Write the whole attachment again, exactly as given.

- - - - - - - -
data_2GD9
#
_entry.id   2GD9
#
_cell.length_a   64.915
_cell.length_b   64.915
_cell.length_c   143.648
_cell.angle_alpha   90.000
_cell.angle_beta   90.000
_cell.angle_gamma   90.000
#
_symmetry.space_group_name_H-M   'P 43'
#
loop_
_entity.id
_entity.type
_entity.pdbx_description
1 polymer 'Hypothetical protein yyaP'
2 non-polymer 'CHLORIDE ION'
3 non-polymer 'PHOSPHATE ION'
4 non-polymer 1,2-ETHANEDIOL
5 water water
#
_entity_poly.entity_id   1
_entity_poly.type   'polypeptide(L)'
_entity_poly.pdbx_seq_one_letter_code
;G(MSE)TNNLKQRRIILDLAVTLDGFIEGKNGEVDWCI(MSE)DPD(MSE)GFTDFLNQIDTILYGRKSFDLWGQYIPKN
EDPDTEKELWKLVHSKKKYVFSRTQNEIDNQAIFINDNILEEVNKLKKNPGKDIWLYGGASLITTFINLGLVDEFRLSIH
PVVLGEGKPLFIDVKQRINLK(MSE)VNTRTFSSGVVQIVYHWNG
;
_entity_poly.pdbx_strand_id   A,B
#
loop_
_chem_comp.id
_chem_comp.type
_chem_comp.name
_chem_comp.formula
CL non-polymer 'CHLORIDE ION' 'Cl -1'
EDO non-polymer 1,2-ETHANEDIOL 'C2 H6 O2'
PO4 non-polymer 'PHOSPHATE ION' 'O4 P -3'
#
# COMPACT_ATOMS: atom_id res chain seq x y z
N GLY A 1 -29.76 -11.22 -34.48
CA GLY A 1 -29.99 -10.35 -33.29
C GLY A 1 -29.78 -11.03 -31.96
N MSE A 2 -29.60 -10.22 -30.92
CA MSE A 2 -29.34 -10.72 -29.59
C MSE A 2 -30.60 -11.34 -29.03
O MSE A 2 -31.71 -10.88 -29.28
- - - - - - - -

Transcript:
data_2GD9
#
_entry.id   2GD9
#
_cell.length_a   64.915
_cell.length_b   64.915
_cell.length_c   143.648
_cell.angle_alpha   90.000
_cell.angle_beta   90.000
_cell.angle_gamma   90.000
#
_symmetry.space_group_name_H-M   'P 43'
#
loop_
_entity.id
_entity.type
_entity.pdbx_description
1 polymer 'Hypothetical protein yyaP'
2 non-polymer 'CHLORIDE ION'
3 non-polymer 'PHOSPHATE ION'
4 non-polymer 1,2-ETHANEDIOL
5 water water
#
_entity_poly.entity_id   1
_entity_poly.type   'polypeptide(L)'
_entity_poly.pdbx_seq_one_letter_code
;G(MSE)TNNLKQRRIILDLAVTLDGFIEGKNGEVDWCI(MSE)DPD(MSE)GFTDFLNQIDTILYGRKSFDLWGQYIPKN
EDPDTEKELWKLVHSKKKYVFSRTQNEIDNQAIFINDNILEEVNKLKKNPGKDIWLYGGASLITTFINLGLVDEFRLSIH
PVVLGEGKPLFIDVKQRINLK(MSE)VNTRTFSSGVVQIVYHWNG
;
_entity_poly.pdbx_strand_id   A,B
#
loop_
_chem_comp.id
_chem_comp.type
_chem_comp.name
_chem_comp.formula
CL non-polymer 'CHLORIDE ION' 'Cl -1'
EDO non-polymer 1,2-ETHANEDIOL 'C2 H6 O2'
PO4 non-polymer 'PHOSPHATE ION' 'O4 P -3'
#
# COMPACT_ATOMS: atom_id res chain seq x y z
N GLY A 1 -29.76 -11.22 -34.48
CA GLY A 1 -29.99 -10.35 -33.29
C GLY A 1 -29.78 -11.03 -31.96
N MSE A 2 -29.60 -10.22 -30.92
CA MSE A 2 -29.34 -10.72 -29.59
C MSE A 2 -30.60 -11.34 -29.03
O MSE A 2 -31.71 -10.88 -29.28